The Hebrew Scriptures / Christian “Old Testament”
The Apostolic Fathers
Videos your group can buy & watch together
Here’s an idea… get your group to buy certain resources that any individual might not be able to afford individually, and then watch them as a group. Either as one off events, or in an ongoing basis. For example… you could have a regular, first Friday night of the month video party. Set up a big screen, advertise the event in your local paper, and get the whole town to come out and watch videos together.
– The Great Courses, The New Testament, by Bart Ehrman - This, in my opinion, might be the best investment a church could make if it wants to easily teach it’s members about early Christianity, or invite the outside world to pleasant evenings where videos are shown. You get one of the most renowned educators on the subject ready to teach anyone in 30 minutes increments.
The three Christian groups; Eastern Orthodox, Roman Catholic, and Protestant, use creeds in an attempt to describe the minimum beliefs necessary to be considered a properly believing orthodox member, avoid heresy or heterodoxy, and subscribe to at least one of the creeds below:
– The Apostles Creed was developed between the second and ninth centuries. It is the most popular creed used in worship by Western Christians.
– The Nicene Creed, largely a response to Arianism, was formulated at the Councils of Nicaea andConstantinople in 325 and 381 respectively and ratified as the universal creed of Christendom by the First Council of Ephesus in 431.
– The Chalcedonian Creed, developed at the Council of Chalcedon in 451, though rejected by the Oriental Orthodox Churches, taught Christ “to be acknowledged in two natures, inconfusedly, unchangeably, indivisibly, inseparably”: one divine and one human, and that both natures are perfect but are nevertheless perfectly united into one person.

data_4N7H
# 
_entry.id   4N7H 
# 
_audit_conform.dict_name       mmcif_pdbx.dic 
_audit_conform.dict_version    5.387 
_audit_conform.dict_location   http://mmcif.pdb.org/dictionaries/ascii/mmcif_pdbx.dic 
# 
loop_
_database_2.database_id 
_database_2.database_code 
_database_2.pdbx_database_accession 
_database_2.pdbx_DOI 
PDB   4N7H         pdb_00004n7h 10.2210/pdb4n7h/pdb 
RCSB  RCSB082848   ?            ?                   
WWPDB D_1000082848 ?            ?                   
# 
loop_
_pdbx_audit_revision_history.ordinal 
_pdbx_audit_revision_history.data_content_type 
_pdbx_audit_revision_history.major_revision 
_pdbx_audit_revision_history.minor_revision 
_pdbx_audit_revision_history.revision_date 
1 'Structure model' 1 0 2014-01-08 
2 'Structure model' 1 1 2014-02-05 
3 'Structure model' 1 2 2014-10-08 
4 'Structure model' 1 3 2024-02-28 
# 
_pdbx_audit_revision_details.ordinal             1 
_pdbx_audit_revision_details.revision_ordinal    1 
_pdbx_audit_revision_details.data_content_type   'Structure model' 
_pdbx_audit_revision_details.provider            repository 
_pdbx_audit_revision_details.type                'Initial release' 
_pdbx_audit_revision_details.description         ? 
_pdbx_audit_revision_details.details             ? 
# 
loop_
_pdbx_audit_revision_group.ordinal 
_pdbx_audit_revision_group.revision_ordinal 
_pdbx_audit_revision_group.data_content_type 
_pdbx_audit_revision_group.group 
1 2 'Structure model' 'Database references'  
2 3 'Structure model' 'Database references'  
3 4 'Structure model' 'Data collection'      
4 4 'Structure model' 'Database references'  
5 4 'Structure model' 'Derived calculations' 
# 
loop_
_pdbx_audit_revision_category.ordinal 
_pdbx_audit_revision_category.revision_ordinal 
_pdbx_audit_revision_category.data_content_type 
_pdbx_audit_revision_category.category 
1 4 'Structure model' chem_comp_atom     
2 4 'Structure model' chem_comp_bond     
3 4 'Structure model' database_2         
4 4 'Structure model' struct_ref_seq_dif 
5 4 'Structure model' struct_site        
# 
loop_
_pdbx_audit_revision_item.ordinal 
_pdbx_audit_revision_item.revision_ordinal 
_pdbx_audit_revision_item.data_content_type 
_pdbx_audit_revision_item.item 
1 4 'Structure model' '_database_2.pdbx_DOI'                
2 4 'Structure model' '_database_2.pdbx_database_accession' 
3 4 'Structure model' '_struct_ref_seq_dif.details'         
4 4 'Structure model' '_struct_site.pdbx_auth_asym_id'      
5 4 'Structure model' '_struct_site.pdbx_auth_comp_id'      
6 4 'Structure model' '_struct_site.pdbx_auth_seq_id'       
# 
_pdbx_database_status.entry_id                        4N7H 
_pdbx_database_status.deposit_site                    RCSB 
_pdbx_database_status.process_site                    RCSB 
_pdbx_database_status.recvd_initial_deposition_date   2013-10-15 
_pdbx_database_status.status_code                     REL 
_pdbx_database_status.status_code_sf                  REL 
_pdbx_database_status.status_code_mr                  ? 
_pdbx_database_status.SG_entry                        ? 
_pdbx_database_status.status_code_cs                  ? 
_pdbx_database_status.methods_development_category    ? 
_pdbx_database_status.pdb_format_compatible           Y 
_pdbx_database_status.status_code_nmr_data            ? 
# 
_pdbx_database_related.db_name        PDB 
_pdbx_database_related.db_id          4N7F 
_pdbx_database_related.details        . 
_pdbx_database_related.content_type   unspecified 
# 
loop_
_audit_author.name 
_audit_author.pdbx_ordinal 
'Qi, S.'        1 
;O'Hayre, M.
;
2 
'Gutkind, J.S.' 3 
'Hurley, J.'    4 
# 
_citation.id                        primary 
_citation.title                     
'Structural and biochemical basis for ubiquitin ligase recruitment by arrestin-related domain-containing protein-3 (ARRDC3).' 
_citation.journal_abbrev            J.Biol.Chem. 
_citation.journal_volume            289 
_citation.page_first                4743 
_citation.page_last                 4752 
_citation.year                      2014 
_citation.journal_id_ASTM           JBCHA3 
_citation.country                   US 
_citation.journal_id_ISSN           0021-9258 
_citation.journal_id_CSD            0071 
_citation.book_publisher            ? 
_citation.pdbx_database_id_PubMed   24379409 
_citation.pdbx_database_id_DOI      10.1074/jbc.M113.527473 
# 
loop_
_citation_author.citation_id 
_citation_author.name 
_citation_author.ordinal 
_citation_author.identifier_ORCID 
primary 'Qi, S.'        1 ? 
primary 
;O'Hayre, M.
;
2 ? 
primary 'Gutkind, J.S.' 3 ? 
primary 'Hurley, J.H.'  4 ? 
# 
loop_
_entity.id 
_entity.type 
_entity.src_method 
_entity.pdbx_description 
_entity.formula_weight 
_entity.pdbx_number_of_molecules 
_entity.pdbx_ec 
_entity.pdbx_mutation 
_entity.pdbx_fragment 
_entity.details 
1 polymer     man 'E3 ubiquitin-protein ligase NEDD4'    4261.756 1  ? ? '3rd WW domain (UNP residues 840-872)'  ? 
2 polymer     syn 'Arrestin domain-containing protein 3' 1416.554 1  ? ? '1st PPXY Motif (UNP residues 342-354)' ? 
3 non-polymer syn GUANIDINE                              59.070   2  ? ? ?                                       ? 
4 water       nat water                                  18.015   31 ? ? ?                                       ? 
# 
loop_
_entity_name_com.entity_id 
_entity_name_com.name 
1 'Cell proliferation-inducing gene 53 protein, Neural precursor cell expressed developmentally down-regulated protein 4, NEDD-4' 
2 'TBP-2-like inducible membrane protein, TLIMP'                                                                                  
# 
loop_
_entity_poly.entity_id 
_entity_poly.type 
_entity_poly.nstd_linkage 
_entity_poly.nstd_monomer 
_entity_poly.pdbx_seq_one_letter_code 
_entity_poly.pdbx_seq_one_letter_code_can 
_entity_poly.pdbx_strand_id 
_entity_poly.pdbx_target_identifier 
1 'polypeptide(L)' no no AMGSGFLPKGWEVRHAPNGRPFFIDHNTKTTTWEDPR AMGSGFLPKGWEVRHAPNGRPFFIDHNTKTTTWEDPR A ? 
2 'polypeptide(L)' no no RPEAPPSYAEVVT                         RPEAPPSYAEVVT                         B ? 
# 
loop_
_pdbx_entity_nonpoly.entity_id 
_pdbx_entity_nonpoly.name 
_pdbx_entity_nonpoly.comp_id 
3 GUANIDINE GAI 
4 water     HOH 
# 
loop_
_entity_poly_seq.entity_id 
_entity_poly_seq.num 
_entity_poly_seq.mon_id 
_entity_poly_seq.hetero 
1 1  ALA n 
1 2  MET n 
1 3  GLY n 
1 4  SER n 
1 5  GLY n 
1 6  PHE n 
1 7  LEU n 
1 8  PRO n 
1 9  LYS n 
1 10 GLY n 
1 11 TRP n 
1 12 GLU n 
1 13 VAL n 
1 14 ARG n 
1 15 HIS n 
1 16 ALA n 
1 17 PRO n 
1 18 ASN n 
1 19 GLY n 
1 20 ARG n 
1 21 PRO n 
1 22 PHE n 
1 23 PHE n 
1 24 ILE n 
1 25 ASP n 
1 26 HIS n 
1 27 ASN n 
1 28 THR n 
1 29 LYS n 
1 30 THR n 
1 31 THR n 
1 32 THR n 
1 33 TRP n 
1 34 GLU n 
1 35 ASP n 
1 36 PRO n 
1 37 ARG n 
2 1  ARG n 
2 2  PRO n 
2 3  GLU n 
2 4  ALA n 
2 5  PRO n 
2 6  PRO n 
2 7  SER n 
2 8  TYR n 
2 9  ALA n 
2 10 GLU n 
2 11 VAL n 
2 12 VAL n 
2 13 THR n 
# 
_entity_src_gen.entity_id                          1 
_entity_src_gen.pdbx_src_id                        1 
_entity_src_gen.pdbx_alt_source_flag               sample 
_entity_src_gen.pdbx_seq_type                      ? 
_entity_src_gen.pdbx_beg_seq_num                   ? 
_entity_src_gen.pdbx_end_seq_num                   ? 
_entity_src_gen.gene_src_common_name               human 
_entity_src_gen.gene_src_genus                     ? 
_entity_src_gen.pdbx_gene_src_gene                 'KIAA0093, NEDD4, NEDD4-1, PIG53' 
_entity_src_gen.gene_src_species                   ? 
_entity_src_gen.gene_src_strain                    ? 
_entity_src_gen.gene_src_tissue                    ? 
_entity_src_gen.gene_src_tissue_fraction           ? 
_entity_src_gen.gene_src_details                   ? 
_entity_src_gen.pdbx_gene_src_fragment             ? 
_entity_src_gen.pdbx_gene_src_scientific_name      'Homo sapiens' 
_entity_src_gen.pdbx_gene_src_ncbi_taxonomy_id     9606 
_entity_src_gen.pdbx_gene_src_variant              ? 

– The Athanasian Creed, received in the western Church as having the same status as the Nicene and Chalcedonian, says: “We worship one God in Trinity, and Trinity in Unity; neither confounding the Persons nor dividing the Substance.”
Timeline (to help you put the important people in some kind of chronological order in your head)
– Mattathias, c 167BCE
– Simon Maccabaeus, died 135BCE
– Stephen, died 34-35CE
– Paul of Tarsus, died 64CE
– Simon Magus, first century CE
– John the Baptist, died 30CE
– Philo, 20BCE-50CE
– James the Just, died 62CE
– Clement of Rome, fl. 96
– Pliny the Younger, 61-112CE
– Josephus, 37-100
– Linus, 76CE
– Ignatius of Antioch, 35/50 - 98/117
– Papias of Hierapolis, 60-135?
– Polycarp, 80-167
– Florinus, student of Polycarp (latter half of the 2nd cent. a presbyter at Rome)
– Antoninus Pius (86-138)
– Marcion, 85-160
– Peregrinus (c. 95-165 AD)
– Epiphanes, last 1st century, early 2nd
– Celsus, early 2nd century
– Apelles (mid-2nd century)
– Justin Martyr, 100-165
– Hegesippus, 110-180
– Theophilus of Antioch, died 181ce
– Tatian, 120-180
– Clement of Alexandria, 150-215
– Diatessaron (160-170)
– Irenaeus, died c. 202CE
– Sabellius, Ca 215
– Tertullian, 160-220
– Hippolytus of Rome, 170-236
– Origen of Alexandria, 185-254
– Cyprian (200-258)
– Minucius Felix, wrote 150-270
– Eusebius of Caesarea, 263-339
– Athanasius, 293-373
– First Council of Nicaea, 325
– Jerome, 347-420
– Augustine of Hippo, 354-430
– Cyril of Alexandria, 378-444